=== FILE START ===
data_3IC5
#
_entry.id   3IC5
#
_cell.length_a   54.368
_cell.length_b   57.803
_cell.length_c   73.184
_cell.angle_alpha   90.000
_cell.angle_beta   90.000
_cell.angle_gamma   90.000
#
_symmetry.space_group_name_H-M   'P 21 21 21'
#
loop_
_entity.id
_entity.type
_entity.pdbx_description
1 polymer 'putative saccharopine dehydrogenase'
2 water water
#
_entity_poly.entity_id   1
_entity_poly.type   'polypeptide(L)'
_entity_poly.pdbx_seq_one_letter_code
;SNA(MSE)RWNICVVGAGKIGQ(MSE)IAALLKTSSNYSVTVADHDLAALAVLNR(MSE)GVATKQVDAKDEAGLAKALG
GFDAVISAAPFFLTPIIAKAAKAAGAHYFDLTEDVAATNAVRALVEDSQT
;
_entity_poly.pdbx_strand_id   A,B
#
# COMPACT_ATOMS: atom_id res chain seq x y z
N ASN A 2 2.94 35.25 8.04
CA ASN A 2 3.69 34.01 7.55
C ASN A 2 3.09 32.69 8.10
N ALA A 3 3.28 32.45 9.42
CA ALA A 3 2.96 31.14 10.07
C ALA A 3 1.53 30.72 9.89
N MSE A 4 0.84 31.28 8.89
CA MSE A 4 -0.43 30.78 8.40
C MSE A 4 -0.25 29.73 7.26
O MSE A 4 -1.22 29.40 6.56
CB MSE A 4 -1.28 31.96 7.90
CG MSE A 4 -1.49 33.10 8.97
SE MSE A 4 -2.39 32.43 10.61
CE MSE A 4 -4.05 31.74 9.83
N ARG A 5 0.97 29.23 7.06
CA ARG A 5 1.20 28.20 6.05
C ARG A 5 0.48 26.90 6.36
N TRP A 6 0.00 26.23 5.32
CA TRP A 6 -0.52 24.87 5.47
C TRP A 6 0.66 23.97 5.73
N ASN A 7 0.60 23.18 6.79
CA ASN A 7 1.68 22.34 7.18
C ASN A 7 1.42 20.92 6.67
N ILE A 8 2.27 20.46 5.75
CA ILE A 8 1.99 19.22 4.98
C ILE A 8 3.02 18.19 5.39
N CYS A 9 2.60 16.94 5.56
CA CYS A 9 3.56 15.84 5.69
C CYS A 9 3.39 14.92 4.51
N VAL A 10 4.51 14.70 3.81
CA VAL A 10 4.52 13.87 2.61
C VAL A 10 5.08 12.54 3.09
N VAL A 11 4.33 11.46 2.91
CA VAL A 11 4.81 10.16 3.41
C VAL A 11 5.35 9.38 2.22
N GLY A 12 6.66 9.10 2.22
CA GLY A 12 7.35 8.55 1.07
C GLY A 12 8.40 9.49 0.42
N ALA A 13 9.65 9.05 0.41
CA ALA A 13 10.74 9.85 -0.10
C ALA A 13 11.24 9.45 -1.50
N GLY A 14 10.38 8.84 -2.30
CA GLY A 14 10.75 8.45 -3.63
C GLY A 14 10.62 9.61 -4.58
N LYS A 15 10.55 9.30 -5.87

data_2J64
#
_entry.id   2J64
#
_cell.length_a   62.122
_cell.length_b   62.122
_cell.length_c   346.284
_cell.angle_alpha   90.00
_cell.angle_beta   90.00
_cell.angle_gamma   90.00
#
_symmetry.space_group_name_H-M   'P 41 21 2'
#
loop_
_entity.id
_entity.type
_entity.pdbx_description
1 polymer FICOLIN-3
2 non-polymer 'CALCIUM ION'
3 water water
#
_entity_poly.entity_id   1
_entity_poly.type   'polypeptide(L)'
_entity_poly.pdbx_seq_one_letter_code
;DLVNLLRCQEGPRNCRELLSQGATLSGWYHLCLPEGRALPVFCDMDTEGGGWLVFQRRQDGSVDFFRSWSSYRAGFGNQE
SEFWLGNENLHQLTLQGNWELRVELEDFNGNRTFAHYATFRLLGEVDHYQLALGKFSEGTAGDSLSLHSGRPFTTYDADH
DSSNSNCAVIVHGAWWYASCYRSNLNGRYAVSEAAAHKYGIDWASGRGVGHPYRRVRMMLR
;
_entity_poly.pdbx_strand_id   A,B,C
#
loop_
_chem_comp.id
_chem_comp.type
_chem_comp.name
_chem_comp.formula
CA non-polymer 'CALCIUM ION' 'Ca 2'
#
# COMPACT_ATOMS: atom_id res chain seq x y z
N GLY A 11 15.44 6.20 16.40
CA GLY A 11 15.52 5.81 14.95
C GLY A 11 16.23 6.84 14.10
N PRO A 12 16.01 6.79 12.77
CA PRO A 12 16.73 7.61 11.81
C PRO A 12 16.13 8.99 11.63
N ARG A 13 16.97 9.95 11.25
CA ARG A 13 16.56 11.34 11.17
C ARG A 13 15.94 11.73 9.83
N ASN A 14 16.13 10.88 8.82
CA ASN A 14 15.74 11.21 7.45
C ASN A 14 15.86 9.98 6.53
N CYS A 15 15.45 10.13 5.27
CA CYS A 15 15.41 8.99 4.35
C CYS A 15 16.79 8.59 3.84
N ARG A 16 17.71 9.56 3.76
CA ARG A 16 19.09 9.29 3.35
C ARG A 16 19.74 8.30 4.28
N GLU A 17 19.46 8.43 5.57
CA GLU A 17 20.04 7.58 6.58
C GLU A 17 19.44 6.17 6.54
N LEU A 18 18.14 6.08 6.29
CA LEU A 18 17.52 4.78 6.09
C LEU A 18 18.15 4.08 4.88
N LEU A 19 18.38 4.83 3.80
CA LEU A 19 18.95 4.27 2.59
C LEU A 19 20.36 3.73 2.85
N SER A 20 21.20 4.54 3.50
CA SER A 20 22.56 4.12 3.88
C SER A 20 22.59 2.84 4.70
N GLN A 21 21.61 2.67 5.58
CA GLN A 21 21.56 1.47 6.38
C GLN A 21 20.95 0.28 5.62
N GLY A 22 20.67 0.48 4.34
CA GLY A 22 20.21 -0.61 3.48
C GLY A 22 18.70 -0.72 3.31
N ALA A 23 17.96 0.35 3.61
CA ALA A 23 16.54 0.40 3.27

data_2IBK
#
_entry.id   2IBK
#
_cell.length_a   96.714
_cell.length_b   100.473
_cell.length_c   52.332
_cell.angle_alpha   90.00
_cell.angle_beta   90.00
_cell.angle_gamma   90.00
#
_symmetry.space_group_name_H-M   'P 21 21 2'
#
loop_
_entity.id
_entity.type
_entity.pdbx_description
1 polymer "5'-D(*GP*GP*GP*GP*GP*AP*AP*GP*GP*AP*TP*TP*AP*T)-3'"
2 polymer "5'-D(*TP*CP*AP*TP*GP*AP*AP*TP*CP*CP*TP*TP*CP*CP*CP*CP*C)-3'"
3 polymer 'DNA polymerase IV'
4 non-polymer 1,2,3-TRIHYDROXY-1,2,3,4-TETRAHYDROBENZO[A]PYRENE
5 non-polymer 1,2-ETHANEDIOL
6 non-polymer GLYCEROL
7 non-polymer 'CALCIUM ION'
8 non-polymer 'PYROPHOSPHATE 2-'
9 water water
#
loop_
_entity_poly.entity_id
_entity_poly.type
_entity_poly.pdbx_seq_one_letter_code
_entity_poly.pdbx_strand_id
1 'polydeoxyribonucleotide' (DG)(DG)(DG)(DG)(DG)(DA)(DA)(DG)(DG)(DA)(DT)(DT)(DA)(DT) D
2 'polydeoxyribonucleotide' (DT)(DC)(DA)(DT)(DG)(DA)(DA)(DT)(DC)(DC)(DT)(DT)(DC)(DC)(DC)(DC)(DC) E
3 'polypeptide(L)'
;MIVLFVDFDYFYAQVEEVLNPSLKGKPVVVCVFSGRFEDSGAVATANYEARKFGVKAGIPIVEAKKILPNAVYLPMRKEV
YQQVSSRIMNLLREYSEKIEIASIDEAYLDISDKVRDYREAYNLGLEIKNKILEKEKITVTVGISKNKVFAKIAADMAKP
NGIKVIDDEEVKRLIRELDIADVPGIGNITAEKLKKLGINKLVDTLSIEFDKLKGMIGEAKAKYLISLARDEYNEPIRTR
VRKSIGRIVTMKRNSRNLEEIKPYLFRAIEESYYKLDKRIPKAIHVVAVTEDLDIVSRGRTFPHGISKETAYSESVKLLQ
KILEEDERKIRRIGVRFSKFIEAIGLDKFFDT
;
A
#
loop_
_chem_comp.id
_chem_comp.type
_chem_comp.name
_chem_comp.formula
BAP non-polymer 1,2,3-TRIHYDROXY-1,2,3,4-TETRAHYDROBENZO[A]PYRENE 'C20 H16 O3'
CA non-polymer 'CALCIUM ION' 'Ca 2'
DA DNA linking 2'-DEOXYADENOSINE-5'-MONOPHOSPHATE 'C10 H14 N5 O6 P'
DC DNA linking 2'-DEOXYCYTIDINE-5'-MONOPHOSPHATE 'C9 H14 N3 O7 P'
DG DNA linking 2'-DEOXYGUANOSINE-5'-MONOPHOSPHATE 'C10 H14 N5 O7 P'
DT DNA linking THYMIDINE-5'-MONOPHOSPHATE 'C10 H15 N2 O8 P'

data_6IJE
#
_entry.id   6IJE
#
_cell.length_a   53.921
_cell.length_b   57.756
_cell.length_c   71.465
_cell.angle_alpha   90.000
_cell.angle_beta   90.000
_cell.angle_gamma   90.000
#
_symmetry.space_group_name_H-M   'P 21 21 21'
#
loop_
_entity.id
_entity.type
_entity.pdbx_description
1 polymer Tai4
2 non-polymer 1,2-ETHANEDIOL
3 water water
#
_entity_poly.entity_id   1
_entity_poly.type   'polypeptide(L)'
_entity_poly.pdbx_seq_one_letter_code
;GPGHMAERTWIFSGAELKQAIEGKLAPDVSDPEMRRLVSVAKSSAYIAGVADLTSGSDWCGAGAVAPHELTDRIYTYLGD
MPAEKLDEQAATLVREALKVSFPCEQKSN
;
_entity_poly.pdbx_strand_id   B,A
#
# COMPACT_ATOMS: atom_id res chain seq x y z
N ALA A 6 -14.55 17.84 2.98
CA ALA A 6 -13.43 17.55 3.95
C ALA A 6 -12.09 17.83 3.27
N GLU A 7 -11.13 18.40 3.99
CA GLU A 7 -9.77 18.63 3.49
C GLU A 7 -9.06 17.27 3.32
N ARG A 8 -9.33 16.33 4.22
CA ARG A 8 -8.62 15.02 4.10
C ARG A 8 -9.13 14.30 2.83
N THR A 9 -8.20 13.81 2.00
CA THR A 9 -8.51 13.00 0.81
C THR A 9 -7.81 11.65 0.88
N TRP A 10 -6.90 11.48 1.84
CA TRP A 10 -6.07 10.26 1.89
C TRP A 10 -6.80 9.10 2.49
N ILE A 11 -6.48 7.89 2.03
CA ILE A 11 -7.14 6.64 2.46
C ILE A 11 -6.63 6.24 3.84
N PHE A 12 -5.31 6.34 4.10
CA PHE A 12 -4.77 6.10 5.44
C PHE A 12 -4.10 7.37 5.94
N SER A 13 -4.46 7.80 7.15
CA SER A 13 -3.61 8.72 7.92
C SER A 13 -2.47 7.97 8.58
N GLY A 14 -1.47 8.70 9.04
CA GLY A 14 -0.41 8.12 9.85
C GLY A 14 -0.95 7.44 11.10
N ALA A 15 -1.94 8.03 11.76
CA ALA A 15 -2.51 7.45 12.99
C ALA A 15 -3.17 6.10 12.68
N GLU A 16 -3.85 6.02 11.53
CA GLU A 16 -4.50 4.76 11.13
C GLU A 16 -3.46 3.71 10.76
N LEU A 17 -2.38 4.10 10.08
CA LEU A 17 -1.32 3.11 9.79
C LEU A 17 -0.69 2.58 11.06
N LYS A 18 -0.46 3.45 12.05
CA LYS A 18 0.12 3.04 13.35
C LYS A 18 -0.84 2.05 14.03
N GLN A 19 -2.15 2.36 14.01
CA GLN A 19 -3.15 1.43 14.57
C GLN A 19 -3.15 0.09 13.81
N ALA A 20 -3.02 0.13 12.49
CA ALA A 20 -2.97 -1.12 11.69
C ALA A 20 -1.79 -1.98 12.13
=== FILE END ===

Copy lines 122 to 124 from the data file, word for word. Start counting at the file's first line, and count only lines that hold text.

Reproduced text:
N ASN A 14 16.13 10.88 8.82
CA ASN A 14 15.74 11.21 7.45
C ASN A 14 15.86 9.98 6.53